Simplicity of Worship
The form of worship acceptable to God has been commanded by him in the Scriptures. Without his prior word of institution for an action offered to him in worship, what we bring is offered in vain. From the beginning of the world, there have been certain solemn actions which he invests with the significance of worship, and conformity to such appointments has always been an eminent test of submission to God. So important was this matter in the estimation of Calvin, that he declared the two principal parts of the Christian religion to be the worship of God by the mode he sanctions in his Word, and the necessity of seeking righteousness outside of ourselves in Christ alone.
As forms of worship for the church of the New Testament, God has appointed prayer, reading of the Scriptures, preaching the Word, singing of Psalms, baptism, the Lord's Supper, and the Lord's Day. In our time there is widespread fear that the few and simple ordinances given in Scripture will be insufficient to bring about the advance of the gospel. But the Lord Jesus directed his servants that they were rather to teach the nations to comply with his commands, and that what will effectually secure the prosperity of their labors is his presence with them as the exalted and reigning Messiah to whom has been given all power in heaven and in earth.
There is a further dimension to the purity and simplicity of New Testament worship, because the forms of worship that prefigured the coming priesthood of Christ have passed away. Both in Old Testament and New, worship centers on a priest. The scene for the service of the Levitical priests was an earthly sanctuary, where there was a simulation of realities in heaven. But once Christ made atonement for sin, he went into heaven itself, as our forerunner entering within the veil of the true sanctuary above. There we ourselves are brought, to enter the holiest of all by the blood of Jesus. The worship of the church in the New Testament is centered on the priestly intercession of Christ which gives us access to God, our hearts being directed in faith toward the heavenly sanctuary as the seat and nub of our worship, just as the Old Testament people of God prayed with their faces to Jerusalem where a descendent of Aaron approached the mercy seat.
Worship in the earthly tabernacle was a pictorial spectacle of the anticipated appearance of Christ in the true sanctuary. With his debut there as our priest, worshippers no longer relate to God through forms which gave a shadowy representation of the real thing. A glory and a beauty had been appointed for the garments worn by the Levitical priests, and for much else pertaining to that tabernacle which was the setting for their ministry. Such outward display, as in the incense, or in the musical instrumentation that was synchronized with the offering of sacrifice, was symbolic of the greater glory of a priest yet to come, whose ministry would have an efficacy theirs never knew. The Levitical priesthood had inadequacy written all over it, and its forms of worship were a reminder of sins not taken away, and that the way into the holiest of all had not yet been made manifest.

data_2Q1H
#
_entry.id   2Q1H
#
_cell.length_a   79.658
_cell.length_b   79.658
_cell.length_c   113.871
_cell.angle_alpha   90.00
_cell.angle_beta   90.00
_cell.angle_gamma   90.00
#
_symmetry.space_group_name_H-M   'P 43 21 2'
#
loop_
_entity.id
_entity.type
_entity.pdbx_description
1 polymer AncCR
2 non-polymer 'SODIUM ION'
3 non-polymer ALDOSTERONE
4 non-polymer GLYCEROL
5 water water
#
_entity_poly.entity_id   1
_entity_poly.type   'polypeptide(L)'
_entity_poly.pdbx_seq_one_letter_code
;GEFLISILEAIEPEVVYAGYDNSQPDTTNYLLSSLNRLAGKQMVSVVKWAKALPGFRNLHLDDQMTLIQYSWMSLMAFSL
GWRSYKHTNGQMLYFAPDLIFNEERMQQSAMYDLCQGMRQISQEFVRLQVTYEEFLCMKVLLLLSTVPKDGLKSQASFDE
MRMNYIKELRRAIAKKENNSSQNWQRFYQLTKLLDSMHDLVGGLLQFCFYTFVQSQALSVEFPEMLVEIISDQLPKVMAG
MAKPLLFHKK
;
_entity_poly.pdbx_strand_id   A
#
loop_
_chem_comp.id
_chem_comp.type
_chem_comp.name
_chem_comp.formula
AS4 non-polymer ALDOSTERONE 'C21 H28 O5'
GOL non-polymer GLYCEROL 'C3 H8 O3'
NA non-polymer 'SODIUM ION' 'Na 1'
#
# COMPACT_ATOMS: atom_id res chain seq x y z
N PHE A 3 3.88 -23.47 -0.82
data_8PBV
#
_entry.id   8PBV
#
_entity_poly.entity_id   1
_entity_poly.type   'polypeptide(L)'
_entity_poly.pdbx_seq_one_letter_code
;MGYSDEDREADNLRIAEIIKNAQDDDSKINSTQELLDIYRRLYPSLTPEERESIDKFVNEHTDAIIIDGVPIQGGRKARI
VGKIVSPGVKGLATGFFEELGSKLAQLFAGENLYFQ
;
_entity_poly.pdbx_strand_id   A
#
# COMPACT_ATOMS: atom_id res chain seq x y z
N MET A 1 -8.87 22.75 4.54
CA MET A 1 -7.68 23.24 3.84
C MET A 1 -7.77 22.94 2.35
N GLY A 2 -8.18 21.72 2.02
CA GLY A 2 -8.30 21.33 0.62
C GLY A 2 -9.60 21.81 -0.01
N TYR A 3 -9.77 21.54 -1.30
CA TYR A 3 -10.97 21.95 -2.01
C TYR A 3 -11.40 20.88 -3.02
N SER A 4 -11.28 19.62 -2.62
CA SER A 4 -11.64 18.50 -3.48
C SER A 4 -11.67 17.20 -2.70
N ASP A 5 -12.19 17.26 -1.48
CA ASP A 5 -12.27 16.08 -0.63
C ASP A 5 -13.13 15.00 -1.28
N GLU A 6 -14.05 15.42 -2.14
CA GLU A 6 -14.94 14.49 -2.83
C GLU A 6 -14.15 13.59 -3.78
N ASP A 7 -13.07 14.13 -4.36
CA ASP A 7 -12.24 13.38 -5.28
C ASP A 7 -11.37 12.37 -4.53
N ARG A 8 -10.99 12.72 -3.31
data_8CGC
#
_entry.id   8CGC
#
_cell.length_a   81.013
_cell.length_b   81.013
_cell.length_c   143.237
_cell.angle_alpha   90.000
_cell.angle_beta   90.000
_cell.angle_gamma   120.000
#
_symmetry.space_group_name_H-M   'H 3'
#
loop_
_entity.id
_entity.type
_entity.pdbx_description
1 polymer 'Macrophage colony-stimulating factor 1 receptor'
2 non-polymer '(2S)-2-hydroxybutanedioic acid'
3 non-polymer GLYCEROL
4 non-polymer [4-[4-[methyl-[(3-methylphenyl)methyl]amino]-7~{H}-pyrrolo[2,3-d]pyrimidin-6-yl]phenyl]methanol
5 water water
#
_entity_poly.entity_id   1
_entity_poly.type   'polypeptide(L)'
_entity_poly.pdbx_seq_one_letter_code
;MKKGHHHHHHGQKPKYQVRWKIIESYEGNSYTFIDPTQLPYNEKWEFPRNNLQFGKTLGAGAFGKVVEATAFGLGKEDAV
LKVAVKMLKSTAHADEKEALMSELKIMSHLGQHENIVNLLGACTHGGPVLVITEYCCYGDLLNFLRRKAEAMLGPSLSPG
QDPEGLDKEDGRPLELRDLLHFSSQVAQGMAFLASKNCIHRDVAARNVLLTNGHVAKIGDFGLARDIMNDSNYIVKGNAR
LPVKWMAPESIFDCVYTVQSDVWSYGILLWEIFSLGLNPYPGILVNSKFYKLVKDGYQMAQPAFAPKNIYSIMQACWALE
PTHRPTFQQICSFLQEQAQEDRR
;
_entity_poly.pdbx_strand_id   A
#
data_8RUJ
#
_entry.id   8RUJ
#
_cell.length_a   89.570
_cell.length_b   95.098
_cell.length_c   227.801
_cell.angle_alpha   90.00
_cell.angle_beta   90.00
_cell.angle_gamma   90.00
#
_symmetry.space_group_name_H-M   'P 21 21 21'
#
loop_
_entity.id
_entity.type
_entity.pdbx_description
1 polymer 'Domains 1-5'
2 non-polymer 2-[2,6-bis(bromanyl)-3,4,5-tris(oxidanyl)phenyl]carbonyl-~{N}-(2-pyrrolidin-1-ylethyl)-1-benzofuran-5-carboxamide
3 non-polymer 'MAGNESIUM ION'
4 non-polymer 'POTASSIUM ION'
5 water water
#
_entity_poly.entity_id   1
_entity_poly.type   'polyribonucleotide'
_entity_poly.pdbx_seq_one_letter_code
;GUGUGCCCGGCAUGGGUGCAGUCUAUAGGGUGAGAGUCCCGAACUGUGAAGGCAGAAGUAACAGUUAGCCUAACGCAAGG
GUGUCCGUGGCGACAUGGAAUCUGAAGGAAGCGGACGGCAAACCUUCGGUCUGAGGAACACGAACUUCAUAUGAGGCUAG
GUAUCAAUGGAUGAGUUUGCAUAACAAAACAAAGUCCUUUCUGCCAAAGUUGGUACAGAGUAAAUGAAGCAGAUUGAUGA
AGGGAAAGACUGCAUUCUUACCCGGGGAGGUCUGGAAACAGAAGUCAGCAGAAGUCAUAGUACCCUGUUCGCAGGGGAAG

The end of prefigurement in the forms of worship leaves a marked simplicity in the forms of New Testament worship. But this is not a diminution of glory, unless glory is measured by outward symbols rather than by the efficacy of Messiah's priesthood. The glory of our worship is the glory of our priest in his power actually to purge the conscience of sin, to constitute the ungodly righteous, and to open the way to God. Though the glory of our worship is not visible to the eye, the freedom of access to the presence within the veil surpasses anything known in the Old Testament forms of worship. Now we have the reality of our priest entering the heavens to give us access to God, rather than a shadowy portrayal of it on earth.
As the reformer Oecolampadius once put it, the Old Testament ceremonies were like the lighting of candles which serve a purpose in the hours before dawn, but it is a strange lack of appreciation for the daylight when we continue to burn candles after the sun has ascended to its noonday height.
Sherman Isbell: Hear Ye Him